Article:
Philadelphia-born Christian McBride began playing bass at a young age, studying both jazz and classical at Philadelphia’s High School for the Creative and Performing Arts and later attending Juilliard. He left the renowned music school after only a year and went on to perform with Roy Hargrove, Freddie Hubbard, Pat Metheny, Johsua Redman and more. In the 90s, McBride recorded nearly 150 albums with artists such as Joe Henderson, Benny Green, Diana Krall, Dave Brubeck, Jimmy Smith, Joe Lovano and McCoy Tyner. He is the frontman for three bands, Philadelphia Experiment (which also features Roots drummer and McBride’s childhood friend), the Christian McBride Band and the Christian McBride Situation. These bands produce an eclectic mix of both traditional and new noise, blending electric and acoustic sounds. McBride currently holds positions as Artistic Director at the Jazz Aspen Snowmass summer program, Co-Director of the Jazz Museum in Harlem and Creative Chair for the Los Angeles Philharmonic.

Pianist Benny Green and MJF go back to 1978, when he performed as a 15-year-old student. Green grew up in Berkeley and has played at the MJF six times in four decades. In 1987, at age 24, he joined Art Blakey’s Jazz Messengers, performing with the band for nearly three years. In 1993, Oscar Peterson selected Benny to be the first recipient of the City of Toronto’s Glenn Gould Protégé Prize in Music and later that year he joined Ray Brown’s trio. Since 1997, Green has led his own groups, touring extensively and releasing more than a dozen albums under his own name. The New York Times describes Green’s playing as “funky and hard,” breathing “not only be-bop but Oscar Peterson’s virtuosic effusions as well.”

Born and raised in Phoenx, Arizona, drummer Lewis Nash quickly gained recognition in the jazz world. By the age of 18, he was playing as a sideman for musicians coming through Arizona. Since then, he has played with Oscar Peterson, Sonny Rollins, Horace Silver, Ron Carter, Milt Jackson, McCoy Tyner, Joe Lovano, Christian McBride, Branford Marsalis, Wynton Marsalis, Pat Martino, Diana Krall and many others. He is known for playing in a wide variety of styles, including bebop, post-bop, funk, free and Latin. As a bandleader, Nash has produced three recordings: Rhythm is My Business (1989), It Don’t Mean a Thing (2003) and Stompin’ at the Savoy (2005).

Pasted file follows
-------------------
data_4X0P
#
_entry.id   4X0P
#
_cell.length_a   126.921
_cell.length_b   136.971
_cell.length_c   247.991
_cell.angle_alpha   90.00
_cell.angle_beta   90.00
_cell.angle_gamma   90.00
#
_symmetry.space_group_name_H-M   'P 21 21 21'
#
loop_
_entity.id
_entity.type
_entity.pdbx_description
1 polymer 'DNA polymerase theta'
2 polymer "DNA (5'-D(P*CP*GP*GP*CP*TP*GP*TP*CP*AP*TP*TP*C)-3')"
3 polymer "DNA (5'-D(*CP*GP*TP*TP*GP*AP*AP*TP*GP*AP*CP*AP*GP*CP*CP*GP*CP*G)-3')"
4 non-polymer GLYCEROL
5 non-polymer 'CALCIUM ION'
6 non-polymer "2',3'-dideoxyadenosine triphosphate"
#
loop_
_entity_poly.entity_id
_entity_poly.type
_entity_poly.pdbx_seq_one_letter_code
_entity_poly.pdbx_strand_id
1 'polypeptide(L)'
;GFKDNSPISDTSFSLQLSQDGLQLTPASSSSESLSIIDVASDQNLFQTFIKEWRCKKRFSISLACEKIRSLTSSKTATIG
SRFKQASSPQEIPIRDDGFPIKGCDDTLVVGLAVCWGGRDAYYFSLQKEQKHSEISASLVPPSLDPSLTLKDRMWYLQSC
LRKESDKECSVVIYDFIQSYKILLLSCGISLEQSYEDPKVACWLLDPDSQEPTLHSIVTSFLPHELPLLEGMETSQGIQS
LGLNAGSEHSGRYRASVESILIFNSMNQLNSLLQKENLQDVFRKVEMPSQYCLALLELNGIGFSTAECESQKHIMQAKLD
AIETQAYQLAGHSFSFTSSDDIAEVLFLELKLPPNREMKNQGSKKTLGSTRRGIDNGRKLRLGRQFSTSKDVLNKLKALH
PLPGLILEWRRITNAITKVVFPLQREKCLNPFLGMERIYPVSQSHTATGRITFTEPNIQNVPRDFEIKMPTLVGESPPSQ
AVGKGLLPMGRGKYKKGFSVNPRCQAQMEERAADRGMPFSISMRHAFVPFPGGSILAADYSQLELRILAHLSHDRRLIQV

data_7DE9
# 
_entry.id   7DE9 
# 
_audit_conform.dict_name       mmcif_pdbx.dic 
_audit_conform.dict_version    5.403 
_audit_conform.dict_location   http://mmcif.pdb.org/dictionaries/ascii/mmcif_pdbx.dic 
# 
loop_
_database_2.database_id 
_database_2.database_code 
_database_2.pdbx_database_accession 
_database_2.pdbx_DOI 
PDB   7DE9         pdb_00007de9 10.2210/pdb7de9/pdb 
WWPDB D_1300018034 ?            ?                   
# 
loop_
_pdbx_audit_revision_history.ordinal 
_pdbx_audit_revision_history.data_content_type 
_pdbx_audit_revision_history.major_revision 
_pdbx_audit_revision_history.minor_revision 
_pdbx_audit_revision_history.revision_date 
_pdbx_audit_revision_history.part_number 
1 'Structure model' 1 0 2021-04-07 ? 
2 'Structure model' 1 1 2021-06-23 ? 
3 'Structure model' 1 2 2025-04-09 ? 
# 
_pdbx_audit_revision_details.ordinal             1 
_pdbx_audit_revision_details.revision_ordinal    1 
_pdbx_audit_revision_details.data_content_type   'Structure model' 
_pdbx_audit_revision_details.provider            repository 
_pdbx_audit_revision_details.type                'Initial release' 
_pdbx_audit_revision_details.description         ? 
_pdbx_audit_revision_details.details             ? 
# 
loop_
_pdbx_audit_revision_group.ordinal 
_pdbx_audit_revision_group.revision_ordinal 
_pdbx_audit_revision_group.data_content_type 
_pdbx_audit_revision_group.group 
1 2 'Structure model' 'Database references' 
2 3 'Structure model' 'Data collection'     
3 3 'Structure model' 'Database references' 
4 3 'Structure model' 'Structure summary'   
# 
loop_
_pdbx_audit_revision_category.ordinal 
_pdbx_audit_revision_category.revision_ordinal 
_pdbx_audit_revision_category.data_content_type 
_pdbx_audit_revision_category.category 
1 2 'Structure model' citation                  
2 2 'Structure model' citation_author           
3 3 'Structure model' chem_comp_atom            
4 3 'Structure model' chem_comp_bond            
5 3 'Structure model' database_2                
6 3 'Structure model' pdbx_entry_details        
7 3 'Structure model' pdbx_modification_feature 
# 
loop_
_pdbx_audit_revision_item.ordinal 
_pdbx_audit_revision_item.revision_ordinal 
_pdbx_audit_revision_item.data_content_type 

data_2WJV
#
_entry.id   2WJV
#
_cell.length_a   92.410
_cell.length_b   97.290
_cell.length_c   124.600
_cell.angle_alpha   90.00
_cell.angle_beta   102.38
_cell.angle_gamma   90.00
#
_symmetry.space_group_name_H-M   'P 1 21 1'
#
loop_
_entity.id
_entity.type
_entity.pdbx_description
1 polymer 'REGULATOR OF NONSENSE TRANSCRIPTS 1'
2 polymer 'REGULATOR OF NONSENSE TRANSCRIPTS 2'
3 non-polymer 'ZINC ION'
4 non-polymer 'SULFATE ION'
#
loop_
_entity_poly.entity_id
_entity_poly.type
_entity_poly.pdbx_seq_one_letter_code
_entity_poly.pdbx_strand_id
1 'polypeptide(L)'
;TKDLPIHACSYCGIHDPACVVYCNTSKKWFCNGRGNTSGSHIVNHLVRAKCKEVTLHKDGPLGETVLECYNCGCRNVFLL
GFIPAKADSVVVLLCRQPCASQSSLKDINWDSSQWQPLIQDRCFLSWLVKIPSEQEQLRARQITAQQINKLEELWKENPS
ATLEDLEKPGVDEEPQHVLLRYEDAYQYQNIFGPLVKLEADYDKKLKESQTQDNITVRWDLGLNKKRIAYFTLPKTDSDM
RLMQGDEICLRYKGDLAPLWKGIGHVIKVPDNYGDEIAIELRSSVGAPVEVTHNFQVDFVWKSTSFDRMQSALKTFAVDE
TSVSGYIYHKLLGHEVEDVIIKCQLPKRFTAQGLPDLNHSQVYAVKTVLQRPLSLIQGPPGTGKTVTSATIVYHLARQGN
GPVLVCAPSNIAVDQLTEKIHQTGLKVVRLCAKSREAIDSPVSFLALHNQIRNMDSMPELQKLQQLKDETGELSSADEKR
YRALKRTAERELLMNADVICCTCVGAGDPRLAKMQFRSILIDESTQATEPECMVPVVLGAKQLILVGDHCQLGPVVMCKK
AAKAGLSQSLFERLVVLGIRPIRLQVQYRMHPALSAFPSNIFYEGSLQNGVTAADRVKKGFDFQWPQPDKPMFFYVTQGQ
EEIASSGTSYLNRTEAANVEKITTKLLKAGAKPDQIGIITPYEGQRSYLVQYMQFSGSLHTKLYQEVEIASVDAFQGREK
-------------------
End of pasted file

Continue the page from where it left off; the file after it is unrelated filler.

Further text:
Hailed by DownBeat magazine as “one of the most studied (and copied) saxophonists on the planet,” Chicago-born Chris Potter was discovered by legendary jazz pianist Marian McPartland at age 15. Finishing school was a priority however, and Potter went on to study at the New School and the Manhattan School of Music. Since then, he has played alongside Paul Motian, Dave Holland and Gonzalo Rubalcaba. His most recent album, Ultrahang (2009), represents the culmination of five years of collaboration with his Underground quartet.

Oakland native and Berkeley High School alumnus Ambrose Akinmusire was listed in “Faces to Watch” by the Los Angeles Times in 2011, who described him as “less like a rising star than one that was already at great heights and just waiting to be discovered.” By the time Akinmusire graduated from high school in 2000, he had already gone an extensive tour of Europe with Steve Coleman’s Five Elements band. After graduating from Manhattan School of Music, he attended the University of Southern California and the Thelonious Monk Institute of Jazz where he studied under Terence Blanchard, Herbie Hancock and Wayne Shorter. His recent album, When the Heart Emerges Glistening, was named the top CD of 2011 by the New York Times.

Tickets for Monterey Jazz Festival on Tour on Saturday, January 19 at 8:00 p.m. at Zellerbach Hall range from $20.00 to $56.00 and are subject to change. Tickets are available through the Ticket Office at Zellerbach Hall; at (510) 642-9988; at www.calperformances.org; and at the door. Half-price tickets are available for UC Berkeley students. UC faculty and staff, senior citizens, other students and UC Alumni Association members receive a $5.00 discount (Special Events excluded). For select performances, Cal Performances offers UCB student, faculty and staff, senior, and community rush tickets. For more information about discounts, go to http://calperformances.org/buy/discounts.php or call (510) 642-9988.